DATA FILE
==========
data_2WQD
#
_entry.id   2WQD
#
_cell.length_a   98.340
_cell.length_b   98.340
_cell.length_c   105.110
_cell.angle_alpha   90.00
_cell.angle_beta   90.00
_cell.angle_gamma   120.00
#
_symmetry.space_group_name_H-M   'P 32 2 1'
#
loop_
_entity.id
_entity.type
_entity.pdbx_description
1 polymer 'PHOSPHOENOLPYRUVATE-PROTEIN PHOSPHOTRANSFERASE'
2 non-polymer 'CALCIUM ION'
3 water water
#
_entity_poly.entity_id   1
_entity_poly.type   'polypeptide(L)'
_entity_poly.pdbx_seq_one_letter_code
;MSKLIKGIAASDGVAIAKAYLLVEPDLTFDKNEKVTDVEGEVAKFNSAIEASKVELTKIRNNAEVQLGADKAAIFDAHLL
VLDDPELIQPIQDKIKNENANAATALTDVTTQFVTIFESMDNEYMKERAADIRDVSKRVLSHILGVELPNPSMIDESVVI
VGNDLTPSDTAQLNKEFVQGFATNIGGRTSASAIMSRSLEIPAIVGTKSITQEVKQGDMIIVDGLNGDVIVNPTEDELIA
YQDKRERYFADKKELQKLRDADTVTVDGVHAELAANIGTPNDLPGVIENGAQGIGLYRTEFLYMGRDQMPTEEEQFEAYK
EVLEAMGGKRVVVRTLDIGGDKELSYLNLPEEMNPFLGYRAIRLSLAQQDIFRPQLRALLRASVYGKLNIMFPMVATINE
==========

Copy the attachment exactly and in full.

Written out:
data_2WQD
#
_entry.id   2WQD
#
_cell.length_a   98.340
_cell.length_b   98.340
_cell.length_c   105.110
_cell.angle_alpha   90.00
_cell.angle_beta   90.00
_cell.angle_gamma   120.00
#
_symmetry.space_group_name_H-M   'P 32 2 1'
#
loop_
_entity.id
_entity.type
_entity.pdbx_description
1 polymer 'PHOSPHOENOLPYRUVATE-PROTEIN PHOSPHOTRANSFERASE'
2 non-polymer 'CALCIUM ION'
3 water water
#
_entity_poly.entity_id   1
_entity_poly.type   'polypeptide(L)'
_entity_poly.pdbx_seq_one_letter_code
;MSKLIKGIAASDGVAIAKAYLLVEPDLTFDKNEKVTDVEGEVAKFNSAIEASKVELTKIRNNAEVQLGADKAAIFDAHLL
VLDDPELIQPIQDKIKNENANAATALTDVTTQFVTIFESMDNEYMKERAADIRDVSKRVLSHILGVELPNPSMIDESVVI
VGNDLTPSDTAQLNKEFVQGFATNIGGRTSASAIMSRSLEIPAIVGTKSITQEVKQGDMIIVDGLNGDVIVNPTEDELIA
YQDKRERYFADKKELQKLRDADTVTVDGVHAELAANIGTPNDLPGVIENGAQGIGLYRTEFLYMGRDQMPTEEEQFEAYK
EVLEAMGGKRVVVRTLDIGGDKELSYLNLPEEMNPFLGYRAIRLSLAQQDIFRPQLRALLRASVYGKLNIMFPMVATINE